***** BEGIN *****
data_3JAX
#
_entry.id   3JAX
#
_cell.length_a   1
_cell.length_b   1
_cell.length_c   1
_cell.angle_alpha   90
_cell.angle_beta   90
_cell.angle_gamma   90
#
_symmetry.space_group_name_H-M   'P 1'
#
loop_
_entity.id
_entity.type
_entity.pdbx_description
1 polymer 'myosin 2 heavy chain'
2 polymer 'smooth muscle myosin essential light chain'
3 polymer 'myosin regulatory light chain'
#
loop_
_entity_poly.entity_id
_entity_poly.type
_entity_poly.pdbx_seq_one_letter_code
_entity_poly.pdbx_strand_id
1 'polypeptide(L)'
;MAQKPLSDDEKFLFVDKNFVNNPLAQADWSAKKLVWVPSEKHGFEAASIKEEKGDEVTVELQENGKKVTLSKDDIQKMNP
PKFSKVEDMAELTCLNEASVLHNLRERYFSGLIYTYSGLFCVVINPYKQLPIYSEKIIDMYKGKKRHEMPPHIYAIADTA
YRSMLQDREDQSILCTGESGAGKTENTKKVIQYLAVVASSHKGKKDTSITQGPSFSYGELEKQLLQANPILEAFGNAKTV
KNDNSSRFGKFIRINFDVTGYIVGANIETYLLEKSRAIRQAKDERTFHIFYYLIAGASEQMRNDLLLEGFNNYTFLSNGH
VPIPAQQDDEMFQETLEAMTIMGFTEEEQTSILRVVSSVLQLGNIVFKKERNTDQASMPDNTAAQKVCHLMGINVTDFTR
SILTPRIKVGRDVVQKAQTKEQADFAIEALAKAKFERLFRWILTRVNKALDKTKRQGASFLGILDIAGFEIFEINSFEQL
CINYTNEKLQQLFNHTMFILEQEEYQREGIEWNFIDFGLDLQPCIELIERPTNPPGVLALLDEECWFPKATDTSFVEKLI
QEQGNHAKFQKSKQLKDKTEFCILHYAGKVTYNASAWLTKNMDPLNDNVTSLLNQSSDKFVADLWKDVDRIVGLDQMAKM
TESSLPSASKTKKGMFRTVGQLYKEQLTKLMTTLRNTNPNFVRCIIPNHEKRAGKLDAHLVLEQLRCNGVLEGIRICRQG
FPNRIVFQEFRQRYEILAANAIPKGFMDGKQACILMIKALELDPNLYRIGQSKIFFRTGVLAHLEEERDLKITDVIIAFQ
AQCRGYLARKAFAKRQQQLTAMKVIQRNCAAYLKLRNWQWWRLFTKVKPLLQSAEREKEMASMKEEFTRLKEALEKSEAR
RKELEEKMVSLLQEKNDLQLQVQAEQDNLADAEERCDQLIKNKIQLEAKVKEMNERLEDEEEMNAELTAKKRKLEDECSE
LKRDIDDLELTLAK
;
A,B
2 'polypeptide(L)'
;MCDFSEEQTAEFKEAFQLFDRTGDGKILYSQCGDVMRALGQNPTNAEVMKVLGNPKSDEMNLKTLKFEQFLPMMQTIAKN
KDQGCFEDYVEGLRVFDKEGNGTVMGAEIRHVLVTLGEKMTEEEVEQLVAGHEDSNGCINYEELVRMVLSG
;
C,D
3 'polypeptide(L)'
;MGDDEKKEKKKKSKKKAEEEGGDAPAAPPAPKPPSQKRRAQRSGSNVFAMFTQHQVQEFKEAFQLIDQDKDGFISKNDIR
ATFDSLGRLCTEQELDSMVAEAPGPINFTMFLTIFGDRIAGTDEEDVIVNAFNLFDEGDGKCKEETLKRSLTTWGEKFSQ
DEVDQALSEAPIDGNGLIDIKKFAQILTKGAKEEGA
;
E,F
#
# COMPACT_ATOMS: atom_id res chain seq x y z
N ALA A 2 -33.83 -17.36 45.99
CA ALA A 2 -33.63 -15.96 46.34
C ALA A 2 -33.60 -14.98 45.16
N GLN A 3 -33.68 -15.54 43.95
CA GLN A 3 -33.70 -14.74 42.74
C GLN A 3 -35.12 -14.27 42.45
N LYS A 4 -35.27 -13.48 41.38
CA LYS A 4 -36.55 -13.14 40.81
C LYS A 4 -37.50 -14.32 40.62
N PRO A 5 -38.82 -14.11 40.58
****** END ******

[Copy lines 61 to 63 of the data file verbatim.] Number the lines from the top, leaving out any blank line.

C GLN A 3 -35.12 -14.27 42.45
N LYS A 4 -35.27 -13.48 41.38
CA LYS A 4 -36.55 -13.14 40.81